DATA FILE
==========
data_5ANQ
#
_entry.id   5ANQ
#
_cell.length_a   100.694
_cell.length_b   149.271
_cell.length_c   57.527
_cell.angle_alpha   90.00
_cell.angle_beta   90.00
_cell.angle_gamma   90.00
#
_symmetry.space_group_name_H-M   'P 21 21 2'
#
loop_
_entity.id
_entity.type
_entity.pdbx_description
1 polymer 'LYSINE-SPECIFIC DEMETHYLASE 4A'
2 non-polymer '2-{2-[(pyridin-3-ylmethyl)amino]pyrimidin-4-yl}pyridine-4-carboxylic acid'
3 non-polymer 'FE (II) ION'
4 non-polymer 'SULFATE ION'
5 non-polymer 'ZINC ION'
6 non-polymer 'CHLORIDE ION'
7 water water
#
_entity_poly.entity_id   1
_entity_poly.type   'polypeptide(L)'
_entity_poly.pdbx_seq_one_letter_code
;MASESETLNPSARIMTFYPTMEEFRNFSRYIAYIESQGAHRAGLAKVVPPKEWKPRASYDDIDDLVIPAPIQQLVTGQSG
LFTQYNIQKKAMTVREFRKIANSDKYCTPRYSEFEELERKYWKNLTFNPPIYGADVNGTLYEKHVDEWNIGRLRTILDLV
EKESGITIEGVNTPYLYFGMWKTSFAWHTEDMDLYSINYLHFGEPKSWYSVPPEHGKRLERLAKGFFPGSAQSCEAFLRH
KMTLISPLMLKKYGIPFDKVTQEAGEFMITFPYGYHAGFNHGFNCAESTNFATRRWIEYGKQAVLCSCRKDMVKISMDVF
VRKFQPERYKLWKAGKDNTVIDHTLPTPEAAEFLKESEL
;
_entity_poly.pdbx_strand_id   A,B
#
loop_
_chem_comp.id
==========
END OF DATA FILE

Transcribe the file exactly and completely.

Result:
data_5ANQ
#
_entry.id   5ANQ
#
_cell.length_a   100.694
_cell.length_b   149.271
_cell.length_c   57.527
_cell.angle_alpha   90.00
_cell.angle_beta   90.00
_cell.angle_gamma   90.00
#
_symmetry.space_group_name_H-M   'P 21 21 2'
#
loop_
_entity.id
_entity.type
_entity.pdbx_description
1 polymer 'LYSINE-SPECIFIC DEMETHYLASE 4A'
2 non-polymer '2-{2-[(pyridin-3-ylmethyl)amino]pyrimidin-4-yl}pyridine-4-carboxylic acid'
3 non-polymer 'FE (II) ION'
4 non-polymer 'SULFATE ION'
5 non-polymer 'ZINC ION'
6 non-polymer 'CHLORIDE ION'
7 water water
#
_entity_poly.entity_id   1
_entity_poly.type   'polypeptide(L)'
_entity_poly.pdbx_seq_one_letter_code
;MASESETLNPSARIMTFYPTMEEFRNFSRYIAYIESQGAHRAGLAKVVPPKEWKPRASYDDIDDLVIPAPIQQLVTGQSG
LFTQYNIQKKAMTVREFRKIANSDKYCTPRYSEFEELERKYWKNLTFNPPIYGADVNGTLYEKHVDEWNIGRLRTILDLV
EKESGITIEGVNTPYLYFGMWKTSFAWHTEDMDLYSINYLHFGEPKSWYSVPPEHGKRLERLAKGFFPGSAQSCEAFLRH
KMTLISPLMLKKYGIPFDKVTQEAGEFMITFPYGYHAGFNHGFNCAESTNFATRRWIEYGKQAVLCSCRKDMVKISMDVF
VRKFQPERYKLWKAGKDNTVIDHTLPTPEAAEFLKESEL
;
_entity_poly.pdbx_strand_id   A,B
#
loop_
_chem_comp.id